The customary modus operandi of for-profit animation schools is to promise only pie-in-the-sky rewards, nothing really concrete. Digital Domain Institute is going to have a competitive advantage, and sooner or later the other schools will try to copy him. What if the owners of animation studios approached for school affiliations view it as easy extra income with zero extra expense? The school owners will not expect a studio to actually do anything except make room for some un-paid interns and allow the studio name to be used in the school’s advertising.
Before dismissing my musings as too cynical, take a look at the website for Digital Domain Institute. In case a prospective student has been living under a rock for the past few years and does not recognize the Digital Domain name, the home page header explains it: “80 Movies, 7 Academy Awards, 1 New School!” The part that is omitted in between “7 Academy Awards” and “1 New School” is the fact that John Textor and his investment group bought the company. This is Mr. Textor’s new school, not a school conceived by Digital Domain’s original founders - James Cameron, Scott Ross and Stan Winston. The actual connection between Digital Domain Productions and Digital Domain Institute is more implied than real. The Digital Domain name is being used to sell a school.
Pixar’s endorsement is also implied in that same header, by a promotional still from Cars II. Lightning McQueen and his trusty sidekick, Mater, are right there on the Digital Domain Institute website, grinning from headlight to headlight. Pictures speak louder than words. The small print caption under Pixar image explains that DDI students will “Learn from the Creatives behind Cars 2”. (I looked it up. “Creative” is an adjective and does not have a plural.) In this case, it appears that the “creatives” is Brad Lewis, co-director of Cars II, along with John Lasseter. How, you may be curious, did Brad Lewis get involved? Well, Mr. Lewis quit Pixar when offered an opportunity to develop and direct his very own movie for – drum roll, wait for it again – Tradition Studios. If he knew he was going to be a "Filmmaker in Residence" at Digital Domain Institute, he has not mentioned it in any interviews I have found. He thinks he is making movies, yet there is his smiling face on the school's website. And he brings with him an implied stamp of approval from Pixar.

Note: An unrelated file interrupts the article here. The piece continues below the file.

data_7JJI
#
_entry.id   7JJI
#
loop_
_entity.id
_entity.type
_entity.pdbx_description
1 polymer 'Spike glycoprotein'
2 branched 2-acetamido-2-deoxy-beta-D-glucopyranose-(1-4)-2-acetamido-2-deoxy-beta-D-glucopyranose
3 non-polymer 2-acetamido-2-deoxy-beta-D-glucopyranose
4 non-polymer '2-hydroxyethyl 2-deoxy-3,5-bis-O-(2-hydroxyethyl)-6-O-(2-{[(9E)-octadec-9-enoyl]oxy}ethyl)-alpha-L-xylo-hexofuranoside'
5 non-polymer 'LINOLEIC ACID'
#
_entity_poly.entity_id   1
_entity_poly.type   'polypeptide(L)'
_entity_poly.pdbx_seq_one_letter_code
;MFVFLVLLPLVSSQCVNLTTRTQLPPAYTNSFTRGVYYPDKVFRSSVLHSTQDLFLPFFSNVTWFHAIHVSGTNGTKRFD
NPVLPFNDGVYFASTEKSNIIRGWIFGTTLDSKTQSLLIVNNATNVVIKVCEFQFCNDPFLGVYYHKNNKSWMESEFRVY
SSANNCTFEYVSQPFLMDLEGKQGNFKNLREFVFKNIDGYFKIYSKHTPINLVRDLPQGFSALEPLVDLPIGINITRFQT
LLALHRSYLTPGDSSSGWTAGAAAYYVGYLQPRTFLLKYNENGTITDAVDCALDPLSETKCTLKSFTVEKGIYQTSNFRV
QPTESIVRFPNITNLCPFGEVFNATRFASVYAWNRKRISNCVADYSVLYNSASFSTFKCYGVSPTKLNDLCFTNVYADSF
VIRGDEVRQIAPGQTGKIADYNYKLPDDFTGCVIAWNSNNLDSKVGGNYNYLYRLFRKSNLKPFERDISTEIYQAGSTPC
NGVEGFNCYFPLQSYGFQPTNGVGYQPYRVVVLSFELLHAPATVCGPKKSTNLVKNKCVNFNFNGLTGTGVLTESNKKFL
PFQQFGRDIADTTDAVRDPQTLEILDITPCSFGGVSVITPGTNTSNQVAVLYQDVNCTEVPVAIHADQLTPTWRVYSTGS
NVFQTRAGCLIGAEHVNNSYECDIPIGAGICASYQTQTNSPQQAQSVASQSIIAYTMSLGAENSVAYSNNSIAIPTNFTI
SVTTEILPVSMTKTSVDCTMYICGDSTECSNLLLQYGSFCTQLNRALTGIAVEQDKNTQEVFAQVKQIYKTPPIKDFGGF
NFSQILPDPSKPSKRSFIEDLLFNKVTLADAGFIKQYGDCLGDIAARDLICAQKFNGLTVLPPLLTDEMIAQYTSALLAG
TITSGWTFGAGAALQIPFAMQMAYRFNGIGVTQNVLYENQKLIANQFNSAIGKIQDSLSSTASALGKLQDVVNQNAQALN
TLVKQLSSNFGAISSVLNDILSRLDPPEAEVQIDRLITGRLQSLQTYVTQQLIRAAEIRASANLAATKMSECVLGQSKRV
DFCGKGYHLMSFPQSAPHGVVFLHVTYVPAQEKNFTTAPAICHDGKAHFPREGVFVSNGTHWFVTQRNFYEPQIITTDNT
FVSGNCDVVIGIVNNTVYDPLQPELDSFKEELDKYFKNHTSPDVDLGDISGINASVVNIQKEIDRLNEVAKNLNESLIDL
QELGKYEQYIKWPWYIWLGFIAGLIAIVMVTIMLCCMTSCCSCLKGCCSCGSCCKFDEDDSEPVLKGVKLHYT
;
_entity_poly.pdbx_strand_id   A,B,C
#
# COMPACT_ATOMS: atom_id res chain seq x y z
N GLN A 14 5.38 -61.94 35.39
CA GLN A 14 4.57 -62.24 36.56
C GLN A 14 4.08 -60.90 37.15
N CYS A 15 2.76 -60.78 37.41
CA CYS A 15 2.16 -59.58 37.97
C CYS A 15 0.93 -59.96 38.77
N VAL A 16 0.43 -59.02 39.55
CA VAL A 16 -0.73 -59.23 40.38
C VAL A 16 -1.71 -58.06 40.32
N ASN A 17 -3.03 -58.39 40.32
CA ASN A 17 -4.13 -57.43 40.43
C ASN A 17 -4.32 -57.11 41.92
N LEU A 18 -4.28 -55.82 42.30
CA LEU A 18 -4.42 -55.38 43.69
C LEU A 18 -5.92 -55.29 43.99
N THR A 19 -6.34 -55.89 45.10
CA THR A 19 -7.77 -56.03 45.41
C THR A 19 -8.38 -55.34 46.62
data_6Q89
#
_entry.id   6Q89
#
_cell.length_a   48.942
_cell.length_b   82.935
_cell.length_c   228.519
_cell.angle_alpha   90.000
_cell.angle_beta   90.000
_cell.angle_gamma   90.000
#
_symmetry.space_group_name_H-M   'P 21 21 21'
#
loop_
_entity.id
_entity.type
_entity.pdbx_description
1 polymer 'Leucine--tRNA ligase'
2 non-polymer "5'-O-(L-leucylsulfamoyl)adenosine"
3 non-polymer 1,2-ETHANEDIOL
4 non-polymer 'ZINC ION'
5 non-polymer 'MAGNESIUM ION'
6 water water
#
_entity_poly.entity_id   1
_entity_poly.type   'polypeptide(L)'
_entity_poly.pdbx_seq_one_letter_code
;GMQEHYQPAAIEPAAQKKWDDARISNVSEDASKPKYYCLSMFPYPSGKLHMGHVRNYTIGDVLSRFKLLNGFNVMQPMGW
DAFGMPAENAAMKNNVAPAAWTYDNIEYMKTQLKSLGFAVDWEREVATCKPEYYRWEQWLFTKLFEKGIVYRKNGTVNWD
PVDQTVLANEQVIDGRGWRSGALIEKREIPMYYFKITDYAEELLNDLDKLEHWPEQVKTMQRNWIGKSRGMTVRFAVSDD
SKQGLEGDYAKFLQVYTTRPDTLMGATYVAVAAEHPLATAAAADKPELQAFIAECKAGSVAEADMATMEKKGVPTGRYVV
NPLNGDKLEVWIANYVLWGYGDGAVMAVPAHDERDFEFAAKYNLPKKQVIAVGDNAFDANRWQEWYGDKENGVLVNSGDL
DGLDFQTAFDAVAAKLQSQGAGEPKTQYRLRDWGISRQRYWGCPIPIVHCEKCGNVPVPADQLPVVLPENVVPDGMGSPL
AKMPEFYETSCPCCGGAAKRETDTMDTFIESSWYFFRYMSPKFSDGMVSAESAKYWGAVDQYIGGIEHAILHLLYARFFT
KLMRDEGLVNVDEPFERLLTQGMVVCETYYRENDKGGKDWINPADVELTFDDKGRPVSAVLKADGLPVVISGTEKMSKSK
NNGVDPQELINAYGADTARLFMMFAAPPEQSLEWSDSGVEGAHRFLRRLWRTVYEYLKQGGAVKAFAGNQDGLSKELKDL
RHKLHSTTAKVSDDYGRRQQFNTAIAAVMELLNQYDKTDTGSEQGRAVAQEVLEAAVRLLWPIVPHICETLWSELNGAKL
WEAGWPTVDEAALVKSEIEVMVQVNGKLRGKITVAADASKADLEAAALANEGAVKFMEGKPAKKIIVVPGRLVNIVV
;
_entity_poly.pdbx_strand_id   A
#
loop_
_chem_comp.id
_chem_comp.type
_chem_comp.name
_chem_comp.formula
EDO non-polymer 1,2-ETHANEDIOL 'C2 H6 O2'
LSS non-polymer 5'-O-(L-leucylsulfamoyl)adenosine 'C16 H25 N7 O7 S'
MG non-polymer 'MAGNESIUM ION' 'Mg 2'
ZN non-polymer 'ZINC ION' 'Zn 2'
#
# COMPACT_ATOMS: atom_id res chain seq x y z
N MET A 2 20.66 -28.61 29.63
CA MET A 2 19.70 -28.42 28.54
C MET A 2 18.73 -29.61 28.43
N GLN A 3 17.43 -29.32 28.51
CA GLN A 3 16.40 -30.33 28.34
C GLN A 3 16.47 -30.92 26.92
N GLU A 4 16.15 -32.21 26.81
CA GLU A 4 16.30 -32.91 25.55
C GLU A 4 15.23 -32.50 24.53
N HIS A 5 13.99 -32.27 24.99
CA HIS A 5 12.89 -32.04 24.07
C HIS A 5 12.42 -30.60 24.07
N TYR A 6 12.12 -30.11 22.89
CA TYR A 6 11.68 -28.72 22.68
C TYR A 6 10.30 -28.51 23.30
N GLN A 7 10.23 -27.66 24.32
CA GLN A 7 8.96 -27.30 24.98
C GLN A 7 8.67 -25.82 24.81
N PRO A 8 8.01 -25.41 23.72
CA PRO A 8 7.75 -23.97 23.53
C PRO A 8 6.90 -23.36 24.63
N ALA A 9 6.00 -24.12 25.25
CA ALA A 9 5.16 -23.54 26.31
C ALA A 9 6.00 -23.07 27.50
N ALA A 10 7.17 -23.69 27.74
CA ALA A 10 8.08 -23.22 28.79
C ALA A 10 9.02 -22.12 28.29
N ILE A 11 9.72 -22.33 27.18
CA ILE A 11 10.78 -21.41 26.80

This situation makes me sad because I think it devalues the artistry in animation. A school cannot teach talent, it can only encourage it. The schools that turn out industry-level graduates enroll only exceptionally talented students in the first place. The vast majority of applicants are turned away. Digital Domain Institute, on the other hand, recently hosted its first open-to-the-public spring fair ”to get students interested in joining the new program…” (WPTV Channel Five News, April 14th)
I lack sufficient space in this column to provide you with a detailed step-by-step account of how John Textor made this happen, but if you follow the links below, it’s all there. Actually, this story has a plot line that is deserving of its own movie. It would feature guest appearances by director Michael Bay, Florida Governor Charlie Cris, the Visual Effects Society, the mayor of Port St. Lucie, Florida, Galloping Horse Film Company in Beijing and deceased rapper Tupac Shakur.
This is how it all began.
Cartoon Brew’s Digital Domain Coverage: Excellent!
A useful perspective from VFX artist Scott Squires.
John Textor one-on-one interview, FXPodcast, April 11, 2012
John Textor talks about his personal history at TexXThePineSchool, January 2012
Digital Domain Media Group publicly traded stock.
Until next month ...
"Actors and Animators are Shamans!"